Digital Realty Trust, Inc. v. Somers

The National Whistleblower Center submitted an amicus curiae, also known as friend-of-the-court, brief to the U.S. Supreme Court, urging the Justices to reject the convoluted logic of big business allies and protect internal whistleblowers in Digital Realty Trust, Inc. v. Somers.

The amicus brief was widely read and influential. In fact, an analysis of the Supreme Court arguments by the well-respected SCOTUS Blog, which highlights Justice Stephen Breyer’s point about the National Whistleblower Center’s amicus brief, can be found here. Senator Charles Grassley, the then-Chairman of the Senate Judiciary Committee and the top-ranking official on the Senate Whistleblower Caucus, also filed a brief in support of the whistleblower. Sen. Grassley argued that “it would make no sense to read” the Dodd-Frank Act as only protecting employees’ internal disclosures if they “also reported to the SEC” stating the “obvious effect of petitioner’s interpretation will be to discourage internal reporting.”

The National Whistleblower Center also provided a report to the public, published during the formation of the SEC Whistleblower Program, which proves that “the overwhelming majority of employees voluntarily utilized internal reporting processes”, and therefore are effected by the result of the Digital Realty case. The report, titled “Impact of Qui Tam Laws on Internal Whistleblowers”, can be read here.

The Supreme Court’s Decision Leaves Whistleblowers Unprotected

On February 21, 2018, the U.S. Supreme Court ruled in support of Digital Realty, and against whistleblowers. Seemingly unaware of the practical consequences of its decision, the Supreme Court unanimously ruled to leave whistleblowers who report internally without critical protections under the Dodd-Frank Act.

Stephen M. Kohn, then-Executive Director and now Chairman of the Board of the National Whistleblower Center (NWC) and an attorney who has represented “internal” whistleblowers since 1984, described the Supreme Court decision in Digital Realty Trust v. Somers (No. 16-1276) as “devastating.”

“The overwhelming majority of whistleblower report violations directly to their managers and internal corporate compliance programs. Stripping internal whistleblowers of protection under the Dodd-Frank Act could negatively impact over 90% of corporate fraud retaliation cases,” Kohn said.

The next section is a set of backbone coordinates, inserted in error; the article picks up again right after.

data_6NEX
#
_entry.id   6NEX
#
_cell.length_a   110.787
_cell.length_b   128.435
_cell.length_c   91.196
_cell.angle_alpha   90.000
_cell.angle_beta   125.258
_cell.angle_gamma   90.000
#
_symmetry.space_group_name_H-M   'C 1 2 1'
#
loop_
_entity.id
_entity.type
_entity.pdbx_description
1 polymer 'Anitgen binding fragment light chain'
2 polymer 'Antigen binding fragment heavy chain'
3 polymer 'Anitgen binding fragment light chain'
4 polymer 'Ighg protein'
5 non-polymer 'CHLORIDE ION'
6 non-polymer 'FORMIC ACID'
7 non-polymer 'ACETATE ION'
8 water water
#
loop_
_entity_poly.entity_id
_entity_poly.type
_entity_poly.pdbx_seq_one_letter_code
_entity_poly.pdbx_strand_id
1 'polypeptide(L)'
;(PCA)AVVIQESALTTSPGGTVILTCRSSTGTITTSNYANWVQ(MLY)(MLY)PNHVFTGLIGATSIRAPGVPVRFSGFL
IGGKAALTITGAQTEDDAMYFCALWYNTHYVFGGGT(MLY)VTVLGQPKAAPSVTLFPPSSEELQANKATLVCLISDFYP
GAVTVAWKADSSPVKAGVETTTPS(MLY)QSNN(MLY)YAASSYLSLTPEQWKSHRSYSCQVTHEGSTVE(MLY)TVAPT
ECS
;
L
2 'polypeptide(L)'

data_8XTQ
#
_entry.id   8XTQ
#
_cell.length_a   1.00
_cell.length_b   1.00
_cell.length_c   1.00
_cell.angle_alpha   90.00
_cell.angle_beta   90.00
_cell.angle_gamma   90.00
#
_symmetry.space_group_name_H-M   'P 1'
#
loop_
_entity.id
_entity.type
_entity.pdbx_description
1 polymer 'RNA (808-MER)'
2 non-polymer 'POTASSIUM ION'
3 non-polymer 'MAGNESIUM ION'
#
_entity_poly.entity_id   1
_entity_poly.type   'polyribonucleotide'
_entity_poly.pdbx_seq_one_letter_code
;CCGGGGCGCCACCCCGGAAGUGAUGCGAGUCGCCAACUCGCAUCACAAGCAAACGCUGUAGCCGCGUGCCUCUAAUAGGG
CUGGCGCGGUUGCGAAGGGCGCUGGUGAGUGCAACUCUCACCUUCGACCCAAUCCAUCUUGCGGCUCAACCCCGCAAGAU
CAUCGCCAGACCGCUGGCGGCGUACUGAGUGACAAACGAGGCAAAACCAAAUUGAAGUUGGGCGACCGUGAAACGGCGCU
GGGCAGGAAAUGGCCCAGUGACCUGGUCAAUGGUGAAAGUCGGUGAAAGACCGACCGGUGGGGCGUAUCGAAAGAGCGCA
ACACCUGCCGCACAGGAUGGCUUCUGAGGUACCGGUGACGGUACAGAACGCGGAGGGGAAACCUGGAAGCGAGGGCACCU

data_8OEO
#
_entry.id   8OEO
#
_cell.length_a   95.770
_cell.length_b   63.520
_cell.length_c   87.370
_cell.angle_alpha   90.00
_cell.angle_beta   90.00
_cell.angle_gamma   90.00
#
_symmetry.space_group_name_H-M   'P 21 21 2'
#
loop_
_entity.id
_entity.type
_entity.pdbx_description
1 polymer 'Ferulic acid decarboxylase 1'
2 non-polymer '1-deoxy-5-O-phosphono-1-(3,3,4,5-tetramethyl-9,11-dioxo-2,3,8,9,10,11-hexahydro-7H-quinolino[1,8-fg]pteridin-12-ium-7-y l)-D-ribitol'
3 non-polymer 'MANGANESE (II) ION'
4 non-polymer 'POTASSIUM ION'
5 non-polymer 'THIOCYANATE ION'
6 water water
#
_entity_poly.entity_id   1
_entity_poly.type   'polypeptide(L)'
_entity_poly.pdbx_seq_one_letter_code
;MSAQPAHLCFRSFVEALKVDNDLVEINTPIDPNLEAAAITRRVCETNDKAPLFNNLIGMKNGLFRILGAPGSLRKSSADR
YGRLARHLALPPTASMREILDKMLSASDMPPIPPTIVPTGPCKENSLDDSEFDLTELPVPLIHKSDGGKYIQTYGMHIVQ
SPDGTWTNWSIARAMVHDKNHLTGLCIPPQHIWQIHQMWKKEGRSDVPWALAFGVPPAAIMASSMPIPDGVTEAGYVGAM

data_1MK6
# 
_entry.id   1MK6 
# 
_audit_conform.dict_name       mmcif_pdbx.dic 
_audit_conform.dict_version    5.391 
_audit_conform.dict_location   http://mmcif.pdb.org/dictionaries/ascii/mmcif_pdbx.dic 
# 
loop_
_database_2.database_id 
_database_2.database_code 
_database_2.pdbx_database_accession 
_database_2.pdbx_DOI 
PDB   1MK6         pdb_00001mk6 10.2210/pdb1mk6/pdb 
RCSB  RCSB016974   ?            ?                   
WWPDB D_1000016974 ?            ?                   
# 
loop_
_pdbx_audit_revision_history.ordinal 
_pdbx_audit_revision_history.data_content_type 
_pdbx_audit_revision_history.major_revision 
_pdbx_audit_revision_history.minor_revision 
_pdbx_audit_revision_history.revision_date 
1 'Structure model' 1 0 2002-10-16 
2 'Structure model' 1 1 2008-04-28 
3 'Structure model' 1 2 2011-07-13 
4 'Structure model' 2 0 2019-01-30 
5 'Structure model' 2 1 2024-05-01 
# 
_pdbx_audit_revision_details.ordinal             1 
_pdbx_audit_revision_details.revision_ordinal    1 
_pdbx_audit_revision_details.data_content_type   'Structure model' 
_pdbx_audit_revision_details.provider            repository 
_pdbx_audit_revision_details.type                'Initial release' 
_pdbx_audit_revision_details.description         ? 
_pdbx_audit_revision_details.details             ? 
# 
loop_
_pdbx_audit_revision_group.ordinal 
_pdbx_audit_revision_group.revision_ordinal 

Kohn, in a piece for Law30, also explained that employees now take grave risks in using internal compliance programs. Titled “Digital Realty’s Victory is a Loss for Corporate Compliance,” the piece describes the stunning blow of the U.S. Supreme Court decision for whistleblowers. This long-form writing describes the background of the SEC whistleblower program, and how and why the rules were created. It notes the long process, as well as the lobbying work of big business toward the SEC in arguing for internal compliance programs. It also tells the story of Paul Somers, who was retaliated against after using the internal reporting procedures of his employer, Digital Realty. As Kohn describes,

Digital ignored every argument as to why internal compliance programs should be supported, and claimed that to be a “whistleblower” under the Dodd-Frank Act, employees were required to bypass compliance programs and first contact the SEC.

The Supreme Court agreed to hear Digital’s arguments. Incredibly, every corporation that had urged the SEC to protect or encourage internal whistleblowing remained silent. Every compliance-related trade association remained silent. The corporate lawyers who so eloquently advocated for internal whistleblowing during the SEC’s rule-making proceeding remained silent.

And Kohn uses his expertise to offer a word of warning to future whistleblowers: In light of the Supreme Court’s decision, whistleblowers should hire an attorney and take their complaints directly to the Securities and Exchange Commission (SEC).

Other whistleblower laws undermined by this decision include the Commodity Exchange Act, numerous banking whistleblower laws, the Clean Air Act,  Safe Drinking Act, Occupational Safety and Health Act, Credit Union Employee Protection Act, FDIC Act, International Monetary Transactions Act, Superfund, Water Pollution Control Act, Toxic Substances Control Act, and Surface Mining laws.

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